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Crown of Thorns

Within the Elven Mythos pages and The Goddess Aped, I subscribe to the theory that the thorns used in the crucifixion crown are Hawthorn. In my story, the cursed “wandering Jew” may actually be Eve and the magician by her side is called John.

Support for the Hawthorn tree comes from the Spanish Basque region. The Sanctuary of Our Lady of Arantzazu has a legend where, in 1468, a shepherd is said to have seen the Virgin in a thorn bush. It is said the name of the sanctuary means “place abounding in Hawthorn.” In Basque, the word for Hawthorn is “elorri,” and “zu” means “you.”

Among the Basque, “Arrant” is a surname but I do not currently have a definition. In other languages, it can mean wandering but may be related to fish or fishermen.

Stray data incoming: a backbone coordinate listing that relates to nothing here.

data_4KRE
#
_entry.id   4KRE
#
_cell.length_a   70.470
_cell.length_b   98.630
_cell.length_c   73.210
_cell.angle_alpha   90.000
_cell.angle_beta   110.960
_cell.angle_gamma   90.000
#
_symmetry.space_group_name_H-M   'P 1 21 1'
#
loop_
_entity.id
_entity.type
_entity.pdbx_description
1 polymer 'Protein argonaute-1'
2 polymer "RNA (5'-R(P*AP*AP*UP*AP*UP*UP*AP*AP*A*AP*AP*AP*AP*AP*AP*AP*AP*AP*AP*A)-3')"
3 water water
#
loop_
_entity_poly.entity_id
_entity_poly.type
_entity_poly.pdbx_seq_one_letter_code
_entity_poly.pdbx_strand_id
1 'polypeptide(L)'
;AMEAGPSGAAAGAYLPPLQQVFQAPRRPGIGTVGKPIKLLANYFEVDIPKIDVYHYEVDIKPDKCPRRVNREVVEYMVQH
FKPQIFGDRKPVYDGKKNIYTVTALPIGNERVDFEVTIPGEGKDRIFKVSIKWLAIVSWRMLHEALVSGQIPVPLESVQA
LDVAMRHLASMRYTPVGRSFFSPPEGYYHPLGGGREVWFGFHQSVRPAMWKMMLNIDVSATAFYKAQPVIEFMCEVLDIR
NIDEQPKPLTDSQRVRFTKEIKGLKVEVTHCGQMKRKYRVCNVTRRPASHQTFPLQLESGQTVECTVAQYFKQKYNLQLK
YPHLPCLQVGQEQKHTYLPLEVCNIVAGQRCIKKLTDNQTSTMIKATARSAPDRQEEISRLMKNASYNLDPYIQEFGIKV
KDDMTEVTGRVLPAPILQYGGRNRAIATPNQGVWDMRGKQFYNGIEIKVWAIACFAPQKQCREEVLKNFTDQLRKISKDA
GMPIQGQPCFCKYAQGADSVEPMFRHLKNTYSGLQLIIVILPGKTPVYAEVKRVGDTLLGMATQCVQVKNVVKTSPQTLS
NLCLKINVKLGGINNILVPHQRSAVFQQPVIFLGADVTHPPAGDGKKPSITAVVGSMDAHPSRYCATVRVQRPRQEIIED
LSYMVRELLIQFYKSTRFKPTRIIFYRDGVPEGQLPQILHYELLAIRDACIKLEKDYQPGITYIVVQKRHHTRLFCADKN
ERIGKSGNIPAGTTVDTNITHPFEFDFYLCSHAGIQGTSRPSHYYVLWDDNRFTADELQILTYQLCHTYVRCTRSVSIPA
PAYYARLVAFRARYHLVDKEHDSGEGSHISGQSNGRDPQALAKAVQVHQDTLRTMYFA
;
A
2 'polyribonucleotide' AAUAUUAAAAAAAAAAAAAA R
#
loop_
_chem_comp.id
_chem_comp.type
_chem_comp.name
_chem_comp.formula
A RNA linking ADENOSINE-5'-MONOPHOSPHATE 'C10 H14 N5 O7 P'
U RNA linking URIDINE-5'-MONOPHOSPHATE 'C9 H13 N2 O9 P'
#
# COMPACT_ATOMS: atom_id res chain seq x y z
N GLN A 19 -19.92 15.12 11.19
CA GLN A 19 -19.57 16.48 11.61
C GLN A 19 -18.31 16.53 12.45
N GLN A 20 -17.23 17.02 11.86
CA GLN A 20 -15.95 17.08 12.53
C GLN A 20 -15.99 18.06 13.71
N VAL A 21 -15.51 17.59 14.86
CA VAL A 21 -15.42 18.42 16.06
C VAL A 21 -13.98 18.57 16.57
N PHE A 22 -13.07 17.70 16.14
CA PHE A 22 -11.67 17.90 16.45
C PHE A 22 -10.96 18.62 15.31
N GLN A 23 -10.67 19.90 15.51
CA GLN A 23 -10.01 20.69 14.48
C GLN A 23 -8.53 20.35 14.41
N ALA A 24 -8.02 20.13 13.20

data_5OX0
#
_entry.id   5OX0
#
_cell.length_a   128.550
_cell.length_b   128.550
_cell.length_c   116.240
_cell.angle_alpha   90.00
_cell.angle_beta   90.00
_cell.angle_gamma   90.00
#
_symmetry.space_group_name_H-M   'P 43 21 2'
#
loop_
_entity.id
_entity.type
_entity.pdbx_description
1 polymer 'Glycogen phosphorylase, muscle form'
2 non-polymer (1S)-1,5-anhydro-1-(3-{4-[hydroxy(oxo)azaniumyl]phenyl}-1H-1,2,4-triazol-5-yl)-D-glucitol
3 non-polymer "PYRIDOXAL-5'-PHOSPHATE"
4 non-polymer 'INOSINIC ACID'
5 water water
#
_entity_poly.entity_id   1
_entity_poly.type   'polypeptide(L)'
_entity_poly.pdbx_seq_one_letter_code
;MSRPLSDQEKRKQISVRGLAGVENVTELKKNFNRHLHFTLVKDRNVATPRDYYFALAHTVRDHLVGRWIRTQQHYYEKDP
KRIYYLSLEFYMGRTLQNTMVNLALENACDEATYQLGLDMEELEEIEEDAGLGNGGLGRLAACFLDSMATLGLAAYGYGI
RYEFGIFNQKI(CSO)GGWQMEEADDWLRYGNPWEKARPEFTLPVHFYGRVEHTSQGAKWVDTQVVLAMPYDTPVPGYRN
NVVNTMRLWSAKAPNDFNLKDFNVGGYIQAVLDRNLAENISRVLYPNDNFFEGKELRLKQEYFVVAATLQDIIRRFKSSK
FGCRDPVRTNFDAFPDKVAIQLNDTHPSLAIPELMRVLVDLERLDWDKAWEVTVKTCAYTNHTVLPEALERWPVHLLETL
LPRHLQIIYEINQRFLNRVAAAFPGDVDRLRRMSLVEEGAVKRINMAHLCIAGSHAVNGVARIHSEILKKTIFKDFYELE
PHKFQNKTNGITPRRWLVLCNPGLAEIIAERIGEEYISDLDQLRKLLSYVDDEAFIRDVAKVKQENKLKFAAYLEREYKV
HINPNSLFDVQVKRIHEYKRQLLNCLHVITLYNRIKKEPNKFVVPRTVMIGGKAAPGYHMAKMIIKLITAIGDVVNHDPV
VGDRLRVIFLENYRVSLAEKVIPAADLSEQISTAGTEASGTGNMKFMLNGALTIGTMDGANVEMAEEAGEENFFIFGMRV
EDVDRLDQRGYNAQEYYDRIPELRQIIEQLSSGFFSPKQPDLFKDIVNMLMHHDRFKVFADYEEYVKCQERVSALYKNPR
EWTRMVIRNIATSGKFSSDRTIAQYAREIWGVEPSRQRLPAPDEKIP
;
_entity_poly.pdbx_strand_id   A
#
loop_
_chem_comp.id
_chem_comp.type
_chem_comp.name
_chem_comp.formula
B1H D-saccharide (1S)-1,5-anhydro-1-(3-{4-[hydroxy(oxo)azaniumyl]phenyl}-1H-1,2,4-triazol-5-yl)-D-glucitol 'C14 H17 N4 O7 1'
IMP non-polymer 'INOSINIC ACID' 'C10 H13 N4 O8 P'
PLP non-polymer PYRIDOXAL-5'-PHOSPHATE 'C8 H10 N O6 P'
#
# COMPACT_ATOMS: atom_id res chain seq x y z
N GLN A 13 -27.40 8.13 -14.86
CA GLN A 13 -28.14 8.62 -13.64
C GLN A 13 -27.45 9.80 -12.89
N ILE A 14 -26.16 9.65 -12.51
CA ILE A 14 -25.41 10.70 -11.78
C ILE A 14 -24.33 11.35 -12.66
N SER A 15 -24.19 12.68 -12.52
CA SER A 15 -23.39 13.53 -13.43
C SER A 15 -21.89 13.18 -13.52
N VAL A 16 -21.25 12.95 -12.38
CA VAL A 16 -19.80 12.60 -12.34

Readers will notice that “zu,” “zou,” etc. come up quite a bit in myth relating to ancient Persia and through early Biblical tales of the Garden of Eden.

Why Hawthorn?

Likely because the spikes are long and would be incredibly painful.

However, in Serbian legends, it is the wood of a Hawthorn tree that can kill a vampire.

Although not perceptibly related, upon the sanctuary are some interesting carvings.

My theory is that snails might have meant “nomad,” since the snail wears a house/shell on its back. It could have also been a way of disguising the term, “shellback.” As a modern term, “shellback” has come to mean a sailor. Could it represent the sea people?